A will is a testament which enables a person to dispose of his own property to someone which whom he wants to give after his death. A will comes into an effect only after the death of the person who created the will. A will is a legal declaration of transfer of property by a person after his death.
In Islamic Law a will executed by a Muslim is known as ‘wasiyat’. The person who executes the will is called ‘legator’ and ‘Testator’ and in whose favour the will is made is known legatee.
A very famous Muslim scholar Ameer Ali define of will from the point of view of Mussalman as a divine institution because it exercise is regulated by holy Quran at the same time Prophet had proclaimed that search testamentary power must not exert any damage to the lawful heirs.
It is strict rule in Islamic law that governs the validity of will according to this rule on Muslim can make a will in favor of anyone only to the extent of one third of its Total property if the will is made beyond one third of the property the consent of the legal hair is mandatory no matter in whose favor the will is made
Essentials of a valid Will
If we talk about the legal validity of a Will under Muslim law, there are certain requisites which make a Will apt and capable of taking effect. Thus, the following discussed requirements must be satisfied:
- The legator must be competent to make a Will.
- The legatee must be capable of taking such endowment.
- The property which is endowed by the legator must be a bequeathable property.
- Free consent of the legator and the legatee.
- The legator must possess testamentary rights over the property.
Who Can Make a Will ?
- He Must Be Muslim – In Islamic Law a will made by a muslim is only considered as a valid will. At the time of the execution of will the legator must be muslim then only the will is governed by the Muslim Personal Law.
- Soundness of mind – At the time of will is being made , a legator must be competent to understand his action and legal consequences of what he is doing when the will is being made. It is important that he also capable to understand the circumstances till his death.If a legator is of sound mind when the Will is declared and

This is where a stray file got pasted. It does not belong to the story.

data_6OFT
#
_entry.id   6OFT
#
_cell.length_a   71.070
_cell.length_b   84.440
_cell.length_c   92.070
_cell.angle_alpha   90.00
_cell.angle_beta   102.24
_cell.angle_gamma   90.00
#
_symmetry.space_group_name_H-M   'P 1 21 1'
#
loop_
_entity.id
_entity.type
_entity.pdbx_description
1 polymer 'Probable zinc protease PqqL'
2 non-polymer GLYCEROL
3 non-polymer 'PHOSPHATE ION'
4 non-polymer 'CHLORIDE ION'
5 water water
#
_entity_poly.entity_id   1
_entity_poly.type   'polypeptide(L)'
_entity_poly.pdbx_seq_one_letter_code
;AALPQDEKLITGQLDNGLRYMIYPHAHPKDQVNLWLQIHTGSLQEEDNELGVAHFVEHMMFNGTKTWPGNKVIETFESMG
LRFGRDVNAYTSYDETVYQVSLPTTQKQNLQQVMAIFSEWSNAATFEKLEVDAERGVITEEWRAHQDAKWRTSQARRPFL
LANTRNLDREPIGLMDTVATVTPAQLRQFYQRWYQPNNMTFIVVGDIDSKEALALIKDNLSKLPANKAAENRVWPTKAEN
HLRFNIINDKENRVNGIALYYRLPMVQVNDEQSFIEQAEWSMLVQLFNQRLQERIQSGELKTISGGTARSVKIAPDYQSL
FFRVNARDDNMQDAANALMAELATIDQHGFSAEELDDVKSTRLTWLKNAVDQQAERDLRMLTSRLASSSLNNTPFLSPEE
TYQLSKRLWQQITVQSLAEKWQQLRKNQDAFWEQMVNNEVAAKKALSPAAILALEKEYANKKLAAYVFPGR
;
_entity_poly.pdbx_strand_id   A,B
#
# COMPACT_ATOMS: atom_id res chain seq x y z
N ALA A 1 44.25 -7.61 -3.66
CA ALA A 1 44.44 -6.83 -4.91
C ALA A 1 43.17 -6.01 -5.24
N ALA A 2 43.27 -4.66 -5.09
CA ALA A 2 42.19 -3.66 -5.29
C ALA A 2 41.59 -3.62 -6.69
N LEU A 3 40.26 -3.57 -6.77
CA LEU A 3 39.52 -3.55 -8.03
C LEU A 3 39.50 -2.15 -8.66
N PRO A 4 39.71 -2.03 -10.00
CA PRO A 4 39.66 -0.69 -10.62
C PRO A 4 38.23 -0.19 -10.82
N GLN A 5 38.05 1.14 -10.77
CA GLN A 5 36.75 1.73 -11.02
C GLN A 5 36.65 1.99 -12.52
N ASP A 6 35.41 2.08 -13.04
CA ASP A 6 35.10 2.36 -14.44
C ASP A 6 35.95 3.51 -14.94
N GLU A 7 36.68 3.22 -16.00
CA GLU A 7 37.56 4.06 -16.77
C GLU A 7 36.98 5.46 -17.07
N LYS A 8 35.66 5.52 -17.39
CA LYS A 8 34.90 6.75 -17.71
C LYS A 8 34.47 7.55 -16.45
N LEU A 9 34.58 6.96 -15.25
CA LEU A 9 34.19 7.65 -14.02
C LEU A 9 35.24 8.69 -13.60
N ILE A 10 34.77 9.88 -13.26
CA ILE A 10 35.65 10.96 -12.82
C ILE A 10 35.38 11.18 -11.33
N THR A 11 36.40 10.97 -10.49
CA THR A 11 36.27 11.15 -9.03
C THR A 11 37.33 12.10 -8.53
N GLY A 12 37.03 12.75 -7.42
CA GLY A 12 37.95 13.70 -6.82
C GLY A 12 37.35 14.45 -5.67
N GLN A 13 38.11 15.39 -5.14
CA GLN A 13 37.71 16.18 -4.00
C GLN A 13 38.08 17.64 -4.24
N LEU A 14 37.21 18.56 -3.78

subsequently turns insane and remains the same till death then, the Will made by such legator becomes void. On the other hand, if a legator executed a Will while he is insane then also the Will is considered as null and void even if he recovers the insanity afterwards and remains the same till death.
- Age Of Majority – The legator must attain the age of majority at the time of execution of will. The age of majority in Muslim law is regulated by Indian Majority Act in which the majority is specified as 18 year in ordinary case and 21 year if the person is under the supervision of court of ward. So at the time of execution of will the legator should be 18 or 21 year.
- Attempt to suicide by Legator – If a Will is executed by a person who has attempted to commit suicide, such a Will is contemplated as void under the Shia law. The logic behind this rule is that if a person has attempted suicide, he cannot be held in his normal state of mind rather, he is assumed to be mentally unstable and disturbed.
For example, a person who takes poison or seriously hurt himself and executes a Will before his death then, the Will is declared as null and void. However, under Sunni law, a Will executed in such circumstances is completely valid. Moreover, both Shia and Sunni law upheld the validity of a Will declared by a legator before attempting to commit suicide.
- Consent Of Legator – At the time of execution of will, the free consent of legator is mandatory. If the will is executed under coercion, fraud, Misrepresentation or Undue influence then the will is treated as null and void.